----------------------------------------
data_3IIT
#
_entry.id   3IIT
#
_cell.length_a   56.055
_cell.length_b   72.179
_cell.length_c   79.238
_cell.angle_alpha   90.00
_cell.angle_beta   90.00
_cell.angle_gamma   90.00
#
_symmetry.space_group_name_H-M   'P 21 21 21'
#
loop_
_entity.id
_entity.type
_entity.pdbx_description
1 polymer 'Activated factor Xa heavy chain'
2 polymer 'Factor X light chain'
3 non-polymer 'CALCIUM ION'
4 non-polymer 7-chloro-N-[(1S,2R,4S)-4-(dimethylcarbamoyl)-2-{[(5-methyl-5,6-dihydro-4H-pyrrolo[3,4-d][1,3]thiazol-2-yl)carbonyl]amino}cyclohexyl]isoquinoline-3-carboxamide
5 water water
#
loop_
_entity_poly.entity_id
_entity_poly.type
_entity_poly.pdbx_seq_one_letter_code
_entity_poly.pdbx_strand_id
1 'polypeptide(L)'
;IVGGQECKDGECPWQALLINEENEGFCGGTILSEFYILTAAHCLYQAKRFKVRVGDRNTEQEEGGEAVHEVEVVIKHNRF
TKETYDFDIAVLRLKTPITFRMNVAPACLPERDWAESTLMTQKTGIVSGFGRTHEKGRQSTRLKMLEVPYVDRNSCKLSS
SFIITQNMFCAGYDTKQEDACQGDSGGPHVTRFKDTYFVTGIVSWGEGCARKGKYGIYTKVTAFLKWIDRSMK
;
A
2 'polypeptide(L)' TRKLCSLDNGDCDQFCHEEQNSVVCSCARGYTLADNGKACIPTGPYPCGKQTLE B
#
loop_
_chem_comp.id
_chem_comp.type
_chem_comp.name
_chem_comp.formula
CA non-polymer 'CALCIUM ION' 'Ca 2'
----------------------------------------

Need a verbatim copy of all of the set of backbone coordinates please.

data_3IIT
#
_entry.id   3IIT
#
_cell.length_a   56.055
_cell.length_b   72.179
_cell.length_c   79.238
_cell.angle_alpha   90.00
_cell.angle_beta   90.00
_cell.angle_gamma   90.00
#
_symmetry.space_group_name_H-M   'P 21 21 21'
#
loop_
_entity.id
_entity.type
_entity.pdbx_description
1 polymer 'Activated factor Xa heavy chain'
2 polymer 'Factor X light chain'
3 non-polymer 'CALCIUM ION'
4 non-polymer 7-chloro-N-[(1S,2R,4S)-4-(dimethylcarbamoyl)-2-{[(5-methyl-5,6-dihydro-4H-pyrrolo[3,4-d][1,3]thiazol-2-yl)carbonyl]amino}cyclohexyl]isoquinoline-3-carboxamide
5 water water
#
loop_
_entity_poly.entity_id
_entity_poly.type
_entity_poly.pdbx_seq_one_letter_code
_entity_poly.pdbx_strand_id
1 'polypeptide(L)'
;IVGGQECKDGECPWQALLINEENEGFCGGTILSEFYILTAAHCLYQAKRFKVRVGDRNTEQEEGGEAVHEVEVVIKHNRF
TKETYDFDIAVLRLKTPITFRMNVAPACLPERDWAESTLMTQKTGIVSGFGRTHEKGRQSTRLKMLEVPYVDRNSCKLSS
SFIITQNMFCAGYDTKQEDACQGDSGGPHVTRFKDTYFVTGIVSWGEGCARKGKYGIYTKVTAFLKWIDRSMK
;
A
2 'polypeptide(L)' TRKLCSLDNGDCDQFCHEEQNSVVCSCARGYTLADNGKACIPTGPYPCGKQTLE B
#
loop_
_chem_comp.id
_chem_comp.type
_chem_comp.name
_chem_comp.formula
CA non-polymer 'CALCIUM ION' 'Ca 2'